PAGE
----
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Be sure that the panel objection to the proposal is not limited to a narrow aspect of the proposal. If so, the chair should encourage the panel to review the broader picture of the proposed work.”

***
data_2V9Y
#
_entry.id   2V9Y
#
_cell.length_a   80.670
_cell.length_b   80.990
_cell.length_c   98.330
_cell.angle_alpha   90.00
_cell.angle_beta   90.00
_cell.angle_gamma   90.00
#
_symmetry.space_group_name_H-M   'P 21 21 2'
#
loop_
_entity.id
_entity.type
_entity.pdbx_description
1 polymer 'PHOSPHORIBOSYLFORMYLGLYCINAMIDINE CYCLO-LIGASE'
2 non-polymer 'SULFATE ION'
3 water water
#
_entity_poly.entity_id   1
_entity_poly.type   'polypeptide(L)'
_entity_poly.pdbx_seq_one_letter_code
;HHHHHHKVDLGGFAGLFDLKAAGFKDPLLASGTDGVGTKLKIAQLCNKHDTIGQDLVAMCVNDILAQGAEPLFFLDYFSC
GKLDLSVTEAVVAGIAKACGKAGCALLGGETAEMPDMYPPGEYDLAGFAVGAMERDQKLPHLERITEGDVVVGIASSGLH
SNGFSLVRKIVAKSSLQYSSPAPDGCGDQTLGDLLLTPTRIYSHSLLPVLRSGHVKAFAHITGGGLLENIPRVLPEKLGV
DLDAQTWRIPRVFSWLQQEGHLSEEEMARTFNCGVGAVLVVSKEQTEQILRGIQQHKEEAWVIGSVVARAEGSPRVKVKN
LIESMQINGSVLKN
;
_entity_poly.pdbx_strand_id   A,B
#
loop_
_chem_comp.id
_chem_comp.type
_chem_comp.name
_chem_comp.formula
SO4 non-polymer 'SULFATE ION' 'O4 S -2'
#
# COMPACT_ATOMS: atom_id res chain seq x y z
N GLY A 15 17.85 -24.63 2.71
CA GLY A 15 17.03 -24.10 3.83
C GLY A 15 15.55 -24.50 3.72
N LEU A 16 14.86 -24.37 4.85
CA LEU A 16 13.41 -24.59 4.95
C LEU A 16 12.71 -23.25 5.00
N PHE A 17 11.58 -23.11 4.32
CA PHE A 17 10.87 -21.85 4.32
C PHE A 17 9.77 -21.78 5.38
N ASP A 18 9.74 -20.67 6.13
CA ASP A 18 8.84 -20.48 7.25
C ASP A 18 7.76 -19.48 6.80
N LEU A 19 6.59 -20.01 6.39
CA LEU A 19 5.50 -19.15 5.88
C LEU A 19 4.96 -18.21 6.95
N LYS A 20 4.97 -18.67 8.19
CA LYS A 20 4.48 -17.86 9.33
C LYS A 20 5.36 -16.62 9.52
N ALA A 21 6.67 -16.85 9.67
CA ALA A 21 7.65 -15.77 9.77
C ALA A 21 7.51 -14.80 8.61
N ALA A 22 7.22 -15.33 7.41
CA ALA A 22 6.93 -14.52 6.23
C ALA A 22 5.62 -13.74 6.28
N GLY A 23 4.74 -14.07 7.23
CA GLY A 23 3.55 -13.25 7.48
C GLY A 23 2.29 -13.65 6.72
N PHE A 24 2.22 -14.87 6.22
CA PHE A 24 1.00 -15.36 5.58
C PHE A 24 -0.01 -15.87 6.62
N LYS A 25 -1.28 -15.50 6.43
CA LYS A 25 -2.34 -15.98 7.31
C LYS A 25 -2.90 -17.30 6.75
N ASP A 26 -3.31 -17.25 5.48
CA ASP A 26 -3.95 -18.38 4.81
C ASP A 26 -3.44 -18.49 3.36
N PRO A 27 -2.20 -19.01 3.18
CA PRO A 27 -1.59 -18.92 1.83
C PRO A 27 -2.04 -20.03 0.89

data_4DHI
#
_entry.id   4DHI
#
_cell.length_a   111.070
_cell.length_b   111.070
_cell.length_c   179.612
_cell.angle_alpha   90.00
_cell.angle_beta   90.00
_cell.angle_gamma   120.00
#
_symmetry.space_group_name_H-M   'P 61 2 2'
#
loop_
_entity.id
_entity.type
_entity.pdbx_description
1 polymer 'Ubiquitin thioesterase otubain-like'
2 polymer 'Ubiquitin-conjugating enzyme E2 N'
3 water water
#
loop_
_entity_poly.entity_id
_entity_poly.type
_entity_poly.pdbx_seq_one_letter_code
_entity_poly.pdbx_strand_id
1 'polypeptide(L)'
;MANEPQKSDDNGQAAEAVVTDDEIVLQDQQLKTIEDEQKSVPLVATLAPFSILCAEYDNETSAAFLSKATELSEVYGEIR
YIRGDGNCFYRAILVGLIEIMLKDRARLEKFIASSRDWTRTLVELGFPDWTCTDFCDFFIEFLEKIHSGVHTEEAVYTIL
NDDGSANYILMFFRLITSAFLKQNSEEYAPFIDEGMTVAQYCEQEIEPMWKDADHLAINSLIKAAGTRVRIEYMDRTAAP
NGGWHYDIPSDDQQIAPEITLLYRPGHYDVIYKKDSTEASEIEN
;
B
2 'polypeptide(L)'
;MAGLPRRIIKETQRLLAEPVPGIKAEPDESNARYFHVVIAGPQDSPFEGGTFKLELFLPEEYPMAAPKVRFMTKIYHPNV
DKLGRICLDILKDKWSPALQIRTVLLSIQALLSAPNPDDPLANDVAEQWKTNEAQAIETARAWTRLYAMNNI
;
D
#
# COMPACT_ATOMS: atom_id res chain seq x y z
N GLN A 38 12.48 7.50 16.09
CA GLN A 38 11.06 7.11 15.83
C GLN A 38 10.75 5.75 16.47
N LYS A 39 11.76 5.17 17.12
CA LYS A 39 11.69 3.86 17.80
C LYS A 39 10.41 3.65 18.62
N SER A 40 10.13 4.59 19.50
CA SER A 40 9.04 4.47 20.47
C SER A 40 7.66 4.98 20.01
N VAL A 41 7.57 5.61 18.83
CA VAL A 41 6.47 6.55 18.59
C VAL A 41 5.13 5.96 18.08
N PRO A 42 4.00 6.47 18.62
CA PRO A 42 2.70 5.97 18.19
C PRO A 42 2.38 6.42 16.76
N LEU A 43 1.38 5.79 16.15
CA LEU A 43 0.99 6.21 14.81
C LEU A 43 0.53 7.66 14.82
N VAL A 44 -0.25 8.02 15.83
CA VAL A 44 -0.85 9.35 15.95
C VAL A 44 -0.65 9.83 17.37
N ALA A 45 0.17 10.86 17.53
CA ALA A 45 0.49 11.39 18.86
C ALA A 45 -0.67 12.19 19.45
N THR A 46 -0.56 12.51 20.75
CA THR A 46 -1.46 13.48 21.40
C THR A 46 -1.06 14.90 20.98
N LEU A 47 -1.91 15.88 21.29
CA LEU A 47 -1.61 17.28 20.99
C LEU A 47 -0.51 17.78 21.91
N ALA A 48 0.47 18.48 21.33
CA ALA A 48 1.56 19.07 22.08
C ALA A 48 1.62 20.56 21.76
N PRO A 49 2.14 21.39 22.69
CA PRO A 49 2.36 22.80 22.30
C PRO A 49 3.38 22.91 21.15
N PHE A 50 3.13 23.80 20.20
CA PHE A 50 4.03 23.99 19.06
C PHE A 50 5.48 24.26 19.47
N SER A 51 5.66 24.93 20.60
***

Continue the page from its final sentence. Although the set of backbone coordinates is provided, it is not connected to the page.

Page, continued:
The COV did note, however, that “these remedies might have the disadvantage of overburdening the panel members resulting in more declinations to serve. Hence we make these suggestions with some caution.” We agree that it would be useful to have at least two of the panelists read the proposal thoroughly. However, the panel’s suggestion that there should not be an initial appointment of presenter is not possible to implement with the current NSF electronic systems. When the panelists are appointed to provide written reviews, the PARS system (Proposal and Review System) requires that the panelists be identified as a primary, secondary or tertiary reviewer. The panel review system in FastLane then requires that one of these designations (usually the ‘primary’ panelist) be designated as the ‘Lead Panelist’, i.e. the presenter. There is, however, an alternate strategy that can be used. If both the primary and the secondary panelists are required to provide written reviews prior to the panel meeting, this will ensure that at least two panelists have read the proposal thoroughly. In order not to overburden the panel members, however, this is likely to require a significant increase in the number of panelists. ACTION UARS will implement these strategies at major panels in the coming years to see the effects. We will also insist panel chairs provide a step-by-step argument for the rejection of the mail-in review and the adoption of the panel grading. We also note that in many instances exactly this sort of “paper trail” is provided in the “comments” of the panel review system. This is the “real time” dialogue box that reviewers use during the discussion of the proposal. In the instances giving rise to this concern, it is clear that much discussion was, in fact given to the discrepancy between the panel and mail reviews. UARS will endeavor to ensure that these discussions are fully captured in the panel summary.